Wednesday, February 17, 2010

Notable, quotable American plays

I've been looking over the results of a poll by the Denver Post that came up with the 10 most important American plays. They are:

1.) Death of a Salesman
2.) Angels in America
3.) A Streetcar Named Desire
4.) Long Day's Journey Into Night
5.) Who's Afraid of Virginia Woolf
6.) Our Town
7.) The Glass Menagerie
8.) A Raisin in the Sun
9.) The Crucible
10.) Fences

The only one I haven't seen is The Glass Menagerie. I've seen four on stage - Our Town, A Raisin in the Sun, Fences and The Crucible - and movie versions of the others. (My high school put on The Crucible, so it's been a long time!)

The newspaper surveyed people connected with the theatre world and the list is filled with high school and college English class fare. They're older works, which I guess is how you become a classic.

Two things surprised me about the list.

First, they're all exceedingly serious. Hasn't anyone written a great American comedy? Second, the article includes a quote from each play and I was surprised by how few I recognized.

These are important plays for the way they illuminate American life. But if I didn't already know the names of the top 10, I would only have been able to match the dialogue to the play for three - Death of A Salesman, A Streetcar Named Desire and A Raisin in the Sun.

I'm not sure that's important. A great play is more than a collection of snappy one-liners, right? Maybe it's just a reflection of my lousy memory. I can't quibble with the list or say that I would have done any better.

Anyway, here's a clip from a 1985 TV production of Death of A Salesman, adapted from the 1984 Broadway revival. It featured Dustin Hoffman as Willy Loman, John Malkovich as Biff, Stephen Lang as Happy and Kate Reid as Linda.

For Willy's sake, please pay attention!

12 comments:

Bob said...

Good point about the lack of comedies! We Americans are a serious lot, aren't we?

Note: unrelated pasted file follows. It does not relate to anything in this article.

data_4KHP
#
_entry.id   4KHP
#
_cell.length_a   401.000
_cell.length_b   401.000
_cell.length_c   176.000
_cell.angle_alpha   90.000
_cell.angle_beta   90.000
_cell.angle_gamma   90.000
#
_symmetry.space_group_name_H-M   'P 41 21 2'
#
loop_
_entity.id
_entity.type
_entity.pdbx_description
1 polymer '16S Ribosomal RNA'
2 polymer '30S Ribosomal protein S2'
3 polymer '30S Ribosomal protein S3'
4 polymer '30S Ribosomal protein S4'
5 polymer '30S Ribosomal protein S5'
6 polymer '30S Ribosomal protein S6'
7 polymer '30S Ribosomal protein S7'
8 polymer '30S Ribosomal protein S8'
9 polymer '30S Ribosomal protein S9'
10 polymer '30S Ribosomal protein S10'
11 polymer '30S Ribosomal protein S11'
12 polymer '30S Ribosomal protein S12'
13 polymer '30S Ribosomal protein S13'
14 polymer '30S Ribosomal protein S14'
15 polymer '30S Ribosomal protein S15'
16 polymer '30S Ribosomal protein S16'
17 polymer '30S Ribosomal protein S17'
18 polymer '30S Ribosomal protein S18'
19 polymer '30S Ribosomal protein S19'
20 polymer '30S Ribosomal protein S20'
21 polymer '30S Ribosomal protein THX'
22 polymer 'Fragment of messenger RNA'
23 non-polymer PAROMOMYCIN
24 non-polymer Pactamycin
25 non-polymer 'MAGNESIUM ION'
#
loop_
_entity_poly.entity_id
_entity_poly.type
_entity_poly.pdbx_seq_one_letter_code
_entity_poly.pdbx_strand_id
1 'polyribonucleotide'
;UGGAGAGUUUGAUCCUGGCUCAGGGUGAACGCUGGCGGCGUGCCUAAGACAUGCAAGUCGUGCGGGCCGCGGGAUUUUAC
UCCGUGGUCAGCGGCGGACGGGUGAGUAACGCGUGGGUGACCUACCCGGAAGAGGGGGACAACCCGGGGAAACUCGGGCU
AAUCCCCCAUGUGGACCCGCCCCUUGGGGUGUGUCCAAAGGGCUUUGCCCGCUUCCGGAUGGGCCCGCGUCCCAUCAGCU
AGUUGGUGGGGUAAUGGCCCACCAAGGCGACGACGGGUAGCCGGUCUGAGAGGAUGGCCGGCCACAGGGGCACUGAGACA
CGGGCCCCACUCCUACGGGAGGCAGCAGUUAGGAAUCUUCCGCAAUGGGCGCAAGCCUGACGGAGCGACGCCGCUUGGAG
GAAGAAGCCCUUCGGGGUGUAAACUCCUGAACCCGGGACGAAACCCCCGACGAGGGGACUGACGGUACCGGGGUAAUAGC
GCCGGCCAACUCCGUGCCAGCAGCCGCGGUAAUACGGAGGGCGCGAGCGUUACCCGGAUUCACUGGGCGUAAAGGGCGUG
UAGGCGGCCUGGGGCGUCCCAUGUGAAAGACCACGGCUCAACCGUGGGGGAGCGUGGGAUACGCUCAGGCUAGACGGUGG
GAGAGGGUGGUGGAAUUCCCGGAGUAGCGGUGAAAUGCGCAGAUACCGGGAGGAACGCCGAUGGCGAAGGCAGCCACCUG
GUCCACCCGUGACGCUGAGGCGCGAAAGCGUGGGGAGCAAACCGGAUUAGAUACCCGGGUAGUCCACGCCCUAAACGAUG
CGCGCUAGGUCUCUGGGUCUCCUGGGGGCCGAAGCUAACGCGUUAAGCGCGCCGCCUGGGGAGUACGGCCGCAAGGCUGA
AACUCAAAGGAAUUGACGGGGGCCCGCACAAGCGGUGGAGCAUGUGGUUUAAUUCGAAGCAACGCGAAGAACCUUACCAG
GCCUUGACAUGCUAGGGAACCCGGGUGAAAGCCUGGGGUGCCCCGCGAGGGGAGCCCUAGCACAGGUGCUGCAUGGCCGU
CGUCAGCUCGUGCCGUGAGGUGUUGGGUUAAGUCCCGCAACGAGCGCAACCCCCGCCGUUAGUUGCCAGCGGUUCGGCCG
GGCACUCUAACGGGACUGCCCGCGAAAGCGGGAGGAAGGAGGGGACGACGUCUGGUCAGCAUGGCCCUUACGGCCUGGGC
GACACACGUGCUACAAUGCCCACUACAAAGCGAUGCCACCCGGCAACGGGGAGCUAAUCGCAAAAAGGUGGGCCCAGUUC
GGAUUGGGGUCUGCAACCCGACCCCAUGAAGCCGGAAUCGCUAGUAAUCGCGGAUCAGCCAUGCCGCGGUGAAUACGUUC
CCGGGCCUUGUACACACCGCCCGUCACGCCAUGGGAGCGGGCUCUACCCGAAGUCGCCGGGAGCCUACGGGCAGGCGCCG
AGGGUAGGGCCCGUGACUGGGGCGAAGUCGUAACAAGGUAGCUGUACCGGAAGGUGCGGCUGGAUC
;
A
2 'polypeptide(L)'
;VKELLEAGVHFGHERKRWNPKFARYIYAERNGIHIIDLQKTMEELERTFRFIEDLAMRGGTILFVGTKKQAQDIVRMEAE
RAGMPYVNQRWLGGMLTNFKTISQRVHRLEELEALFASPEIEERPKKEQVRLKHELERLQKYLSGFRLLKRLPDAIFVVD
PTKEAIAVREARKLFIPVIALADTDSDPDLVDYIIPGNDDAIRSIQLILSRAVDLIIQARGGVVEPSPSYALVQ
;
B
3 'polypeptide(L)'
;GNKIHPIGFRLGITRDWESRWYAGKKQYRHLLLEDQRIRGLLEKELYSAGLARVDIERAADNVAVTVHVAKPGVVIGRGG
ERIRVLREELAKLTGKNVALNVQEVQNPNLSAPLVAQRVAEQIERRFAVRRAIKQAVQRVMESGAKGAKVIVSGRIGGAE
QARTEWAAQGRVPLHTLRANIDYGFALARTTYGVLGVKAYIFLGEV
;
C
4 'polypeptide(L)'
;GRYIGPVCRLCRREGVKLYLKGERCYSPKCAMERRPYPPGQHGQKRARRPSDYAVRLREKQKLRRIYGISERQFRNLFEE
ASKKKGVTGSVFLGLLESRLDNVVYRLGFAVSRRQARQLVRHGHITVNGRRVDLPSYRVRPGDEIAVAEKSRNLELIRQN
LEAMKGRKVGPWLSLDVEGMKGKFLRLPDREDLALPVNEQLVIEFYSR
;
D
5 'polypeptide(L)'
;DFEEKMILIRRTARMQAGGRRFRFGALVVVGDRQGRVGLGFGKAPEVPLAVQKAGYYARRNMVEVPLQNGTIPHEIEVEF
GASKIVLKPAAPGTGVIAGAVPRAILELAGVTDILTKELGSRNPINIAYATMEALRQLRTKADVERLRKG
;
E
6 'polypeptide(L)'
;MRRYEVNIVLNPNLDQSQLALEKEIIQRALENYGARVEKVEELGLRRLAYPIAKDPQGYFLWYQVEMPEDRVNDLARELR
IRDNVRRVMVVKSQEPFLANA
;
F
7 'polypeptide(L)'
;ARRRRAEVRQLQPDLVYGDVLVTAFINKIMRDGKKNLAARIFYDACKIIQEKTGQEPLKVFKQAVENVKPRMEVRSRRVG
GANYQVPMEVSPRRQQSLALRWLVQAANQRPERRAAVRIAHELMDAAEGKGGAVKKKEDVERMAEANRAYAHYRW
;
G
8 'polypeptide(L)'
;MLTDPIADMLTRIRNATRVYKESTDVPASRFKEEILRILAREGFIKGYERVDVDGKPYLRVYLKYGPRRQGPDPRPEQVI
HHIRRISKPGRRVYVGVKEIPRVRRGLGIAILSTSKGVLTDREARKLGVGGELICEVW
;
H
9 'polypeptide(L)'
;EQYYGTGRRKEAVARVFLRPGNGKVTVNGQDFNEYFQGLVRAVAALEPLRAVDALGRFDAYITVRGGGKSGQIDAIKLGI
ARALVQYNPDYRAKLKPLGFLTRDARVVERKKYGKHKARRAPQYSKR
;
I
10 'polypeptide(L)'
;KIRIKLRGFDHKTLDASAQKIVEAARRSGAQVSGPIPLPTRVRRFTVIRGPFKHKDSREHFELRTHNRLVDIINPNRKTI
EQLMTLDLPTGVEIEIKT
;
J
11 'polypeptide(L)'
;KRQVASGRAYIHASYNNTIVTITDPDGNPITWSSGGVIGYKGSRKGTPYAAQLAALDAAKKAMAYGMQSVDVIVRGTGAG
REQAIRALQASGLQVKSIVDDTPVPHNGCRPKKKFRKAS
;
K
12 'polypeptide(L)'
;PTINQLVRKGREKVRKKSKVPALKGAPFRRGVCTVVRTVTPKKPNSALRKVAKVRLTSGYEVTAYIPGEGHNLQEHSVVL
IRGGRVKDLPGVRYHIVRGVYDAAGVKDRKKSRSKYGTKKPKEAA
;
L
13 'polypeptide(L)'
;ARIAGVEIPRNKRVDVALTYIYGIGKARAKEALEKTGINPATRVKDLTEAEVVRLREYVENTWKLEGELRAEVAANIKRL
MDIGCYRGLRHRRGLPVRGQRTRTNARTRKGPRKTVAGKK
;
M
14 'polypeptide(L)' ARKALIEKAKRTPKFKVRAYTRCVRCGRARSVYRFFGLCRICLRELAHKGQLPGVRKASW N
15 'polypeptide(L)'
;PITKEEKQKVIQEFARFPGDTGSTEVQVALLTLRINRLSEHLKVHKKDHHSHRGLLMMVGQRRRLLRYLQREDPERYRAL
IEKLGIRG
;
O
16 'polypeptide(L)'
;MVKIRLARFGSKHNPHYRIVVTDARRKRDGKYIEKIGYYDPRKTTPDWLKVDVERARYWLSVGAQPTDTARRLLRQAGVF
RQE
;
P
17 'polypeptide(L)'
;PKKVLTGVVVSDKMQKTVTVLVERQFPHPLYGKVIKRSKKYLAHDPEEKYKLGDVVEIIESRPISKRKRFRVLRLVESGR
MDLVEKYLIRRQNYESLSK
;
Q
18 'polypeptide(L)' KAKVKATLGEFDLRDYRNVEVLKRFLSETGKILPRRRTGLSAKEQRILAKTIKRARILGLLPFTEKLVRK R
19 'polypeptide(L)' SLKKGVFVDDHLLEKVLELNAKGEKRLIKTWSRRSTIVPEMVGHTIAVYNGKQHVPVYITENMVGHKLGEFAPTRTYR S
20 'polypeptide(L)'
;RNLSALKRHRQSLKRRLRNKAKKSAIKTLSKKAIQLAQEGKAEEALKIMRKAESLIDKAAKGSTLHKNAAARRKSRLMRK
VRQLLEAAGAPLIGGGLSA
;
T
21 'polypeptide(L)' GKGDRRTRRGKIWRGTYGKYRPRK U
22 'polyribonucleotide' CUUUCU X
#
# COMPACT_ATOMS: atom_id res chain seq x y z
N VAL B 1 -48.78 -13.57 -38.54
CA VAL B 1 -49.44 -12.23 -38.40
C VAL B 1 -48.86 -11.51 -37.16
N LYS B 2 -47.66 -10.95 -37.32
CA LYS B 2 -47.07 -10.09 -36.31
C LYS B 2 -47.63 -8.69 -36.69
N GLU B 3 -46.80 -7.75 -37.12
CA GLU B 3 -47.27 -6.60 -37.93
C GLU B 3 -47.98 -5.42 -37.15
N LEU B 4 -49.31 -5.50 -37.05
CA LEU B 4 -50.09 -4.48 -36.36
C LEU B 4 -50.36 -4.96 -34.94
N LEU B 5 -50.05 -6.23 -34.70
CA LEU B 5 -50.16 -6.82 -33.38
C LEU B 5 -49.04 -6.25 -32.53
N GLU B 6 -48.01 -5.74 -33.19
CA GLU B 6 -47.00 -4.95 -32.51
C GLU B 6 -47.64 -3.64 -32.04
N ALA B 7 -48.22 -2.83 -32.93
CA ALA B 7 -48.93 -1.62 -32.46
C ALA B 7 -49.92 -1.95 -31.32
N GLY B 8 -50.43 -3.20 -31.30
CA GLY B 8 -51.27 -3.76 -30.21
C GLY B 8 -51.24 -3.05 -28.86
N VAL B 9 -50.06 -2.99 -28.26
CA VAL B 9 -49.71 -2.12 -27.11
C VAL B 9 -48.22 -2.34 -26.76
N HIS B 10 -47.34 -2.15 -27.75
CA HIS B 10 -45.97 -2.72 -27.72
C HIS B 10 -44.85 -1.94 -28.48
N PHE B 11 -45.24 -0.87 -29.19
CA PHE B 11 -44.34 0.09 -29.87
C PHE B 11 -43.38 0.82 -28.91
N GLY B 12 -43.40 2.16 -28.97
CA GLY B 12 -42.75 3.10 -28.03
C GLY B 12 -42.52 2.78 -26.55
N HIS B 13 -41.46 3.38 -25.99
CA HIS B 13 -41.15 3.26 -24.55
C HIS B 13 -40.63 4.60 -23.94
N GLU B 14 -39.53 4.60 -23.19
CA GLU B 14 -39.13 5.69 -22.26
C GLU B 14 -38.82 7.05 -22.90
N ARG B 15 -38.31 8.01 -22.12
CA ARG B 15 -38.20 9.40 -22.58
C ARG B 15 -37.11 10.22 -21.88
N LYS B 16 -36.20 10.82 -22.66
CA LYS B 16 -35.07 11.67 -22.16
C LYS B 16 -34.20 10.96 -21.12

Monica Reida said...

I also noticed that all of those plays are well-known, except for maybe Fences. But there is a lack of comedies; no Neil Simon?

Pam said...

This list is very timely for me. I've been thinking a lot lately that I would like to focus my theater going efforts on the "American Classics". This list is a great place to start. I've seen Our Town and A Raisin in the Sun (both at Trinity). The GAM theater is showing The Glass Menagerie this spring. I've been meaning to get tickets, but keep putting it off. You've motivated me to "just do it".

JK said...

The lack of comedies isn't all that surprising. Look at what we are taught as far as literature in school. And look at movies - how rare a comedy is even nominated for an award, let alone win! It is strange since nearly every writer and actor of import will tell you how much harder it is to write/act comedy. Everyone agrees that Neil Simon wrote classic comedies - there is even a psychological issue identified as "The Odd Couple Syndrome." Can anyone doubt that his whole style of comedy changed the way comedy was done? No. But no one took him seriously until Brighton Beach Memoirs, and only after Lost In Yonkers was he really identified as a great playwright. I think people forget how important it is to laugh at ourselves and each other.